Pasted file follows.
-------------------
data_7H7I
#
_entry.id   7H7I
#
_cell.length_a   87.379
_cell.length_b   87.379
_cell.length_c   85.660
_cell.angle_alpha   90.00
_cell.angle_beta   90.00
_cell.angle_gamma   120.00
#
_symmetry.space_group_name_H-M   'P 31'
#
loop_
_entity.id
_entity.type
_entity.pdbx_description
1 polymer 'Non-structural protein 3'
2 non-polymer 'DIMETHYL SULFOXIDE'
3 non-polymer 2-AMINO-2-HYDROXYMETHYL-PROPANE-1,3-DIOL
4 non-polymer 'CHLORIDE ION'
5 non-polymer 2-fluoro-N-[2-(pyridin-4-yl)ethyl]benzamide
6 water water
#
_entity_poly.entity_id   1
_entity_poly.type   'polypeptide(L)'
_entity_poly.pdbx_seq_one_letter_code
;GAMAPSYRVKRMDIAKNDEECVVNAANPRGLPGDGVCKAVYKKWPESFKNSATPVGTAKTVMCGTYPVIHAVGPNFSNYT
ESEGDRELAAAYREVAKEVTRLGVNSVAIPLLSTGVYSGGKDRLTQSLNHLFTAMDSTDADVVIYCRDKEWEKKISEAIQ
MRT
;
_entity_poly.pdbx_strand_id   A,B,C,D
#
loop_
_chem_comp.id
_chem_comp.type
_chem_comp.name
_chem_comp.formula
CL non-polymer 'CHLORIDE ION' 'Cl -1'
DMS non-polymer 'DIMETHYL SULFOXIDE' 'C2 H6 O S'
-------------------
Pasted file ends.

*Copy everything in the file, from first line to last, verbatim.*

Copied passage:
data_7H7I
#
_entry.id   7H7I
#
_cell.length_a   87.379
_cell.length_b   87.379
_cell.length_c   85.660
_cell.angle_alpha   90.00
_cell.angle_beta   90.00
_cell.angle_gamma   120.00
#
_symmetry.space_group_name_H-M   'P 31'
#
loop_
_entity.id
_entity.type
_entity.pdbx_description
1 polymer 'Non-structural protein 3'
2 non-polymer 'DIMETHYL SULFOXIDE'
3 non-polymer 2-AMINO-2-HYDROXYMETHYL-PROPANE-1,3-DIOL
4 non-polymer 'CHLORIDE ION'
5 non-polymer 2-fluoro-N-[2-(pyridin-4-yl)ethyl]benzamide
6 water water
#
_entity_poly.entity_id   1
_entity_poly.type   'polypeptide(L)'
_entity_poly.pdbx_seq_one_letter_code
;GAMAPSYRVKRMDIAKNDEECVVNAANPRGLPGDGVCKAVYKKWPESFKNSATPVGTAKTVMCGTYPVIHAVGPNFSNYT
ESEGDRELAAAYREVAKEVTRLGVNSVAIPLLSTGVYSGGKDRLTQSLNHLFTAMDSTDADVVIYCRDKEWEKKISEAIQ
MRT
;
_entity_poly.pdbx_strand_id   A,B,C,D
#
loop_
_chem_comp.id
_chem_comp.type
_chem_comp.name
_chem_comp.formula
CL non-polymer 'CHLORIDE ION' 'Cl -1'
DMS non-polymer 'DIMETHYL SULFOXIDE' 'C2 H6 O S'